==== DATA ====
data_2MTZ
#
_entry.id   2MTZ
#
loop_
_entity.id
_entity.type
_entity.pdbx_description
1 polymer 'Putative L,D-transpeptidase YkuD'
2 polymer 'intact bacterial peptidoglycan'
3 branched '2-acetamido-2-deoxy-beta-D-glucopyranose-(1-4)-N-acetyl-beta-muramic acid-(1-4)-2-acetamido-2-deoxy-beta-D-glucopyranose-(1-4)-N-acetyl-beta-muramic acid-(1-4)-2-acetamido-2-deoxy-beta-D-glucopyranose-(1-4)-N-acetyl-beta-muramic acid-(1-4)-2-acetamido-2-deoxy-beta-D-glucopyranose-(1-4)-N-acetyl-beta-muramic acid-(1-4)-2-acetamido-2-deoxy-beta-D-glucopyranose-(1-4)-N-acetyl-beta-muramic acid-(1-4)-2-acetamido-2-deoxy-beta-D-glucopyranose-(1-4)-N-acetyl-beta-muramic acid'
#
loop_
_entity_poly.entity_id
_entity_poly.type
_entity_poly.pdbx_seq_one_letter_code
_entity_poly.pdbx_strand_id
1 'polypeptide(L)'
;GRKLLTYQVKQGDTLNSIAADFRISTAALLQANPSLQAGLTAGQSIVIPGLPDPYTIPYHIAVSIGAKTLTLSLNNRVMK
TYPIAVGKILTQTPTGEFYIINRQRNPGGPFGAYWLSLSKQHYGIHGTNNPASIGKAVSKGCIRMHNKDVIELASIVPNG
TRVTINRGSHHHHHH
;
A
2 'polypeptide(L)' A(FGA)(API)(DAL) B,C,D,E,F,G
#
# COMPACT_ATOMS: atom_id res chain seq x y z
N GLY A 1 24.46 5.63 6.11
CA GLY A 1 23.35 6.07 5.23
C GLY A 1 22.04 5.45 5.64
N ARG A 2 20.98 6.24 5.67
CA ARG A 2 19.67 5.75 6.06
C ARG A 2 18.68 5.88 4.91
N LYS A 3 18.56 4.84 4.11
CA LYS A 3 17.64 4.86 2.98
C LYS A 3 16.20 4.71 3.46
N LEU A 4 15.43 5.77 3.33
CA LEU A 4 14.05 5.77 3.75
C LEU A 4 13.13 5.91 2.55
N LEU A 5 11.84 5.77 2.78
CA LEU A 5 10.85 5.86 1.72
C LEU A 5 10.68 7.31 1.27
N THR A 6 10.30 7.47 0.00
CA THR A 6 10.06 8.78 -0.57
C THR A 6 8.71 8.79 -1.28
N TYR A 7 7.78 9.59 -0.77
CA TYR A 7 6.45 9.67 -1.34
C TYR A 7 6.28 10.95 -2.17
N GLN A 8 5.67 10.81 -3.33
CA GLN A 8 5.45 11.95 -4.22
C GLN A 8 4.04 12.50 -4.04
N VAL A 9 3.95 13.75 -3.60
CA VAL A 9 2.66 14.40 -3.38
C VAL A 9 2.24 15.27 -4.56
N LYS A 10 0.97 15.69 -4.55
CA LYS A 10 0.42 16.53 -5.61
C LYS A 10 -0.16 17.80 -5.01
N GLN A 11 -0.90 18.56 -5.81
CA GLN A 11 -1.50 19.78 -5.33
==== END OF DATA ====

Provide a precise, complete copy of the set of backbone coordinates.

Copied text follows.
data_2MTZ
#
_entry.id   2MTZ
#
loop_
_entity.id
_entity.type
_entity.pdbx_description
1 polymer 'Putative L,D-transpeptidase YkuD'
2 polymer 'intact bacterial peptidoglycan'
3 branched '2-acetamido-2-deoxy-beta-D-glucopyranose-(1-4)-N-acetyl-beta-muramic acid-(1-4)-2-acetamido-2-deoxy-beta-D-glucopyranose-(1-4)-N-acetyl-beta-muramic acid-(1-4)-2-acetamido-2-deoxy-beta-D-glucopyranose-(1-4)-N-acetyl-beta-muramic acid-(1-4)-2-acetamido-2-deoxy-beta-D-glucopyranose-(1-4)-N-acetyl-beta-muramic acid-(1-4)-2-acetamido-2-deoxy-beta-D-glucopyranose-(1-4)-N-acetyl-beta-muramic acid-(1-4)-2-acetamido-2-deoxy-beta-D-glucopyranose-(1-4)-N-acetyl-beta-muramic acid'
#
loop_
_entity_poly.entity_id
_entity_poly.type
_entity_poly.pdbx_seq_one_letter_code
_entity_poly.pdbx_strand_id
1 'polypeptide(L)'
;GRKLLTYQVKQGDTLNSIAADFRISTAALLQANPSLQAGLTAGQSIVIPGLPDPYTIPYHIAVSIGAKTLTLSLNNRVMK
TYPIAVGKILTQTPTGEFYIINRQRNPGGPFGAYWLSLSKQHYGIHGTNNPASIGKAVSKGCIRMHNKDVIELASIVPNG
TRVTINRGSHHHHHH
;
A
2 'polypeptide(L)' A(FGA)(API)(DAL) B,C,D,E,F,G
#
# COMPACT_ATOMS: atom_id res chain seq x y z
N GLY A 1 24.46 5.63 6.11
CA GLY A 1 23.35 6.07 5.23
C GLY A 1 22.04 5.45 5.64
N ARG A 2 20.98 6.24 5.67
CA ARG A 2 19.67 5.75 6.06
C ARG A 2 18.68 5.88 4.91
N LYS A 3 18.56 4.84 4.11
CA LYS A 3 17.64 4.86 2.98
C LYS A 3 16.20 4.71 3.46
N LEU A 4 15.43 5.77 3.33
CA LEU A 4 14.05 5.77 3.75
C LEU A 4 13.13 5.91 2.55
N LEU A 5 11.84 5.77 2.78
CA LEU A 5 10.85 5.86 1.72
C LEU A 5 10.68 7.31 1.27
N THR A 6 10.30 7.47 0.00
CA THR A 6 10.06 8.78 -0.57
C THR A 6 8.71 8.79 -1.28
N TYR A 7 7.78 9.59 -0.77
CA TYR A 7 6.45 9.67 -1.34
C TYR A 7 6.28 10.95 -2.17
N GLN A 8 5.67 10.81 -3.33
CA GLN A 8 5.45 11.95 -4.22
C GLN A 8 4.04 12.50 -4.04
N VAL A 9 3.95 13.75 -3.60
CA VAL A 9 2.66 14.40 -3.38
C VAL A 9 2.24 15.27 -4.56
N LYS A 10 0.97 15.69 -4.55
CA LYS A 10 0.42 16.53 -5.61
C LYS A 10 -0.16 17.80 -5.01
N GLN A 11 -0.90 18.56 -5.81
CA GLN A 11 -1.50 19.78 -5.33